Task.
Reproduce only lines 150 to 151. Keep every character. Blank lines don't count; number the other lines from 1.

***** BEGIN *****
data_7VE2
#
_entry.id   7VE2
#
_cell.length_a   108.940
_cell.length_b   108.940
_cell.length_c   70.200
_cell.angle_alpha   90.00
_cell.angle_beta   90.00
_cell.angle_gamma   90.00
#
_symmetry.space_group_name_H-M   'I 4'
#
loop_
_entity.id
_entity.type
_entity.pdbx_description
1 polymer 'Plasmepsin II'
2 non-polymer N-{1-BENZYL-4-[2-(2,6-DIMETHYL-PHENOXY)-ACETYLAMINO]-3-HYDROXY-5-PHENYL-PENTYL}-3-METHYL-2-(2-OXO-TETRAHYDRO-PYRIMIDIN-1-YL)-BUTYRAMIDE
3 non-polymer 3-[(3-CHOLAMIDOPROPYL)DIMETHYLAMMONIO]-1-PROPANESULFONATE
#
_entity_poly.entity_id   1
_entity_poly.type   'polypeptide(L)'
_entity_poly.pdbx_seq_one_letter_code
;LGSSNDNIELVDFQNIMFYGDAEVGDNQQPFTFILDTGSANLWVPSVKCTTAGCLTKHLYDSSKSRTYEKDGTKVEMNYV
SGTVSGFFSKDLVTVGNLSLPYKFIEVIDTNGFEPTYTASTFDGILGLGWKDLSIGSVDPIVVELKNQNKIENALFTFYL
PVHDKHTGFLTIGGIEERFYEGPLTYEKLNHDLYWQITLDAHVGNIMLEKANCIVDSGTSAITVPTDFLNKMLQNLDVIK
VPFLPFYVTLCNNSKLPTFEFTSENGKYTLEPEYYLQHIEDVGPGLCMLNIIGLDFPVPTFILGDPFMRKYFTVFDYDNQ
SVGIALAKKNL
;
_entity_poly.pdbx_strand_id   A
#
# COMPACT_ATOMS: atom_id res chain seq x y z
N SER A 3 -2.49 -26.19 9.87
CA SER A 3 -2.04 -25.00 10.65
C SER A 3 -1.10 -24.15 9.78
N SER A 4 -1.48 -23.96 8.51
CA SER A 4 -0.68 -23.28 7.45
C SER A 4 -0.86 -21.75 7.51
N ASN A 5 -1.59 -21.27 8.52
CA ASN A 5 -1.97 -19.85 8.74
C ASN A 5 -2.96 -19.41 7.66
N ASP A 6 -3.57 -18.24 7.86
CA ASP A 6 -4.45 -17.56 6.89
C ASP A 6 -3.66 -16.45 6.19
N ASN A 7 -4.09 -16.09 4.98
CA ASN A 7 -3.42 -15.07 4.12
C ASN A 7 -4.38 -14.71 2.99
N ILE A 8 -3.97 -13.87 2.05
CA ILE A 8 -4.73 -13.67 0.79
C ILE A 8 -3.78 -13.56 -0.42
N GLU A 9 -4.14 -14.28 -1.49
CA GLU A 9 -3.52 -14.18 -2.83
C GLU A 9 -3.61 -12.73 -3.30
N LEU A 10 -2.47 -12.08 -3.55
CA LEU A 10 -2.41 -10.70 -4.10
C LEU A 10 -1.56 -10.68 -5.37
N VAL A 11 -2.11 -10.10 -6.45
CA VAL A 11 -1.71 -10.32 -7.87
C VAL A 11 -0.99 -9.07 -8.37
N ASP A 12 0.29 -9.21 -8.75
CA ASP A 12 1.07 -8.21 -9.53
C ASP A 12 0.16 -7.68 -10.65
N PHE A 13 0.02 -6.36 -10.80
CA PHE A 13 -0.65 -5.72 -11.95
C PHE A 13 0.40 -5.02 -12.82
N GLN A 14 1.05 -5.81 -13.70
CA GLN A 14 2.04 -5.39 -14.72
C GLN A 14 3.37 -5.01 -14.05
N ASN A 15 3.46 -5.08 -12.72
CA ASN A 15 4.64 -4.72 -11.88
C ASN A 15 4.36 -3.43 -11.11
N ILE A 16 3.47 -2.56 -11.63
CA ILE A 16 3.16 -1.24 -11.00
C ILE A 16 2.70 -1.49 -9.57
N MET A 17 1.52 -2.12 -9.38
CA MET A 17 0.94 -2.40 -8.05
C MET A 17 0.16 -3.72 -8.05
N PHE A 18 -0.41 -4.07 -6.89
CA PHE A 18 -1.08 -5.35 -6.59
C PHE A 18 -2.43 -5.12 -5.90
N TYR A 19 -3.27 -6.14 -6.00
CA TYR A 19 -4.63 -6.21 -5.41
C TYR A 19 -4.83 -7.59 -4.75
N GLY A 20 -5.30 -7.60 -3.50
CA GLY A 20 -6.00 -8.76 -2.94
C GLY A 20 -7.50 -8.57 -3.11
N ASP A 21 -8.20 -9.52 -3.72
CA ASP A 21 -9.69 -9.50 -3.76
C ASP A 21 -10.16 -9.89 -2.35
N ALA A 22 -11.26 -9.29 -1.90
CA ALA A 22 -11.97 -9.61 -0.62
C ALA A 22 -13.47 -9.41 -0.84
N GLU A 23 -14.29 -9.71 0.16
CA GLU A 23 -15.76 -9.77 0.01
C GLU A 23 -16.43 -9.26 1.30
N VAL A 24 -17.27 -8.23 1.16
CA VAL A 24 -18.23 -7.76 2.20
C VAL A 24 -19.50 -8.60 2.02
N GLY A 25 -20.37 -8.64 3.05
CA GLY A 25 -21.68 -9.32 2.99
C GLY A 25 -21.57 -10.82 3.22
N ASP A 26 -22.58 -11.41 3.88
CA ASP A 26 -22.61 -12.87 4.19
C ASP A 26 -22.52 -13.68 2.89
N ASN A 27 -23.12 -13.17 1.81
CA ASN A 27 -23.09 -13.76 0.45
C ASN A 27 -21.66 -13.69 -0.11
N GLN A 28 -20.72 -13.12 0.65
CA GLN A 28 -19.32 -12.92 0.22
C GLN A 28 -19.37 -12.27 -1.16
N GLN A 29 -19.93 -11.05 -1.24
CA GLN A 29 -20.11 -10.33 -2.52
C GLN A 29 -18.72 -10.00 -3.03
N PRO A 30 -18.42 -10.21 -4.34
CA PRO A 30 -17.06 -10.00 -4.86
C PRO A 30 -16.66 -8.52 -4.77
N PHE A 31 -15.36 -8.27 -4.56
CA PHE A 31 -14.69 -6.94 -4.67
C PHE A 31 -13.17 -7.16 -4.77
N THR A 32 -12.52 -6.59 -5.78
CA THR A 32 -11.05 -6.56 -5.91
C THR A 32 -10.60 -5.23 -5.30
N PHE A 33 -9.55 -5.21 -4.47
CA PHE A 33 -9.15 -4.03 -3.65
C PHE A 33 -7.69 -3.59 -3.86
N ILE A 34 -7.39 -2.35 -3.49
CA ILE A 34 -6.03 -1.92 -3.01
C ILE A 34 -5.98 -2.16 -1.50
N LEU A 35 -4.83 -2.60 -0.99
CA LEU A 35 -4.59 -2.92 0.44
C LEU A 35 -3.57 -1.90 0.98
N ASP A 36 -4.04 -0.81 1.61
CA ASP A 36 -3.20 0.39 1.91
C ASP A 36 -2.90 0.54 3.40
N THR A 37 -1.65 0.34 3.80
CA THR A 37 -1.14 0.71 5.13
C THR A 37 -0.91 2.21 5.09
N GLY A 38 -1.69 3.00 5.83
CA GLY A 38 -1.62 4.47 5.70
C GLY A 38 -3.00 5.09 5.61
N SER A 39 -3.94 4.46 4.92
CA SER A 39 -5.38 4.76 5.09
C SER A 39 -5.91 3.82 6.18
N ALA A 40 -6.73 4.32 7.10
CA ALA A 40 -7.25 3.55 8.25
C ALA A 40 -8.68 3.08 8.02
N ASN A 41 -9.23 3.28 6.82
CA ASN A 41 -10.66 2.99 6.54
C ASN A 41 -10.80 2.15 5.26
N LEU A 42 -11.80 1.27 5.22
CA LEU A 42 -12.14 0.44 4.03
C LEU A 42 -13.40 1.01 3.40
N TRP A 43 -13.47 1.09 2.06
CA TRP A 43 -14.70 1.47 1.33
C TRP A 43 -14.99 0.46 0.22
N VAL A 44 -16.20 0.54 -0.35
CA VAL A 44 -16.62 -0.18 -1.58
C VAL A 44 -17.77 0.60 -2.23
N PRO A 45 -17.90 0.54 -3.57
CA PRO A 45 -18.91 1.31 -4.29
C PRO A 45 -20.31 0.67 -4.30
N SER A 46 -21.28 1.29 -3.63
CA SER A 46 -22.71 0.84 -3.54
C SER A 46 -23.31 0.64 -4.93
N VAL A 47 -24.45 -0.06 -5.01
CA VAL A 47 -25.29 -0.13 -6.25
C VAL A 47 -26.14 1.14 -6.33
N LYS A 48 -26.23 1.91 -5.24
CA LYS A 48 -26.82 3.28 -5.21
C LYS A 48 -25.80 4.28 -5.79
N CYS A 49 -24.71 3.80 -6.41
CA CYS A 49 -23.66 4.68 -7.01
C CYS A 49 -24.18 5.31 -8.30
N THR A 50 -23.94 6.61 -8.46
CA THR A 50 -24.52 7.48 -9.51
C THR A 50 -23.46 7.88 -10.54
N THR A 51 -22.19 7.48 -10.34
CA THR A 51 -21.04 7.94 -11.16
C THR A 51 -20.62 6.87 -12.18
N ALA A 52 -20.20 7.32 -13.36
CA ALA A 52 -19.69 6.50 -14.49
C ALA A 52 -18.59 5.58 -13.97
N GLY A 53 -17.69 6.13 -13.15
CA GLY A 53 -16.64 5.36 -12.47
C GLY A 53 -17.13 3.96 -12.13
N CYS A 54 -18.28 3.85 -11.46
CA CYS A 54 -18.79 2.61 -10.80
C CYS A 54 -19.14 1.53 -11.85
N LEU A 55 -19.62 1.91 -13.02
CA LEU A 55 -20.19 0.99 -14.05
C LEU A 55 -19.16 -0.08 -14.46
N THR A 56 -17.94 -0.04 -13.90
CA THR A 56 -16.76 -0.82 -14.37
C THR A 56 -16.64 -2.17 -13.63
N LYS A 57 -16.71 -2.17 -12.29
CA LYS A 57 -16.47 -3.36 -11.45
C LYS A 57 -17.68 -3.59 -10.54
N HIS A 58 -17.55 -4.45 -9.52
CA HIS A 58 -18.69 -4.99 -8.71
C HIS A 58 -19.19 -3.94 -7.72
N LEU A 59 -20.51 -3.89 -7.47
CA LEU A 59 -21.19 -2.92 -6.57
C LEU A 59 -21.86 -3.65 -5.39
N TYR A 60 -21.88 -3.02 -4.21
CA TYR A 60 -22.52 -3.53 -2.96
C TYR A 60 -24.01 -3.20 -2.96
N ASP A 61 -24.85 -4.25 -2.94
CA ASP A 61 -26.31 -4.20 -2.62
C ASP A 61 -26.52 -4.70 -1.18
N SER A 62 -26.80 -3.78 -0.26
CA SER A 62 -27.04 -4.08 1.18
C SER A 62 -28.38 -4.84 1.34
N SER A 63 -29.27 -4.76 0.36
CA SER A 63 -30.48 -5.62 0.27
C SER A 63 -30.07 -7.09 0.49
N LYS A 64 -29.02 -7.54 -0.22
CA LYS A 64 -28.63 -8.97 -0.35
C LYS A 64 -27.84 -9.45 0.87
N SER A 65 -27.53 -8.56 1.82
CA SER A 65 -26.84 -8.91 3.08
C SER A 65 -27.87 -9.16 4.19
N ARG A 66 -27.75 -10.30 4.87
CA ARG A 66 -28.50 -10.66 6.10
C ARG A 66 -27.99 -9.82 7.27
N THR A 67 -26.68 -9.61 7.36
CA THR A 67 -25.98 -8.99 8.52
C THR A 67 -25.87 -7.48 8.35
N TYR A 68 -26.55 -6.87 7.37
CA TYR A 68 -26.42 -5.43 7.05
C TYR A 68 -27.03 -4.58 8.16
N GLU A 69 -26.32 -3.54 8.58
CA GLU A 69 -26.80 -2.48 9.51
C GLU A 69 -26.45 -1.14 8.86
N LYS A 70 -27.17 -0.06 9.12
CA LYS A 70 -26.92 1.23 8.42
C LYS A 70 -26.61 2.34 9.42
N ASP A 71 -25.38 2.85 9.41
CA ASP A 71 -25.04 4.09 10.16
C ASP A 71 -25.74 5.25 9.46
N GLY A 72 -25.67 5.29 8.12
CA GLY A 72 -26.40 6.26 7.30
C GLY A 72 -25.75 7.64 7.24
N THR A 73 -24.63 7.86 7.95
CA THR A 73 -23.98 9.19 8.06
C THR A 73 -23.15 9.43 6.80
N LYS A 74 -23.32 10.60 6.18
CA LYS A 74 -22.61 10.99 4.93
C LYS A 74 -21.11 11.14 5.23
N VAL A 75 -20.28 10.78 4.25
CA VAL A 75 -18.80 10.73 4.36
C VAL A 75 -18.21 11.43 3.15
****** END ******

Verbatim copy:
C ASN A 41 -10.80 2.15 5.26
N LEU A 42 -11.80 1.27 5.22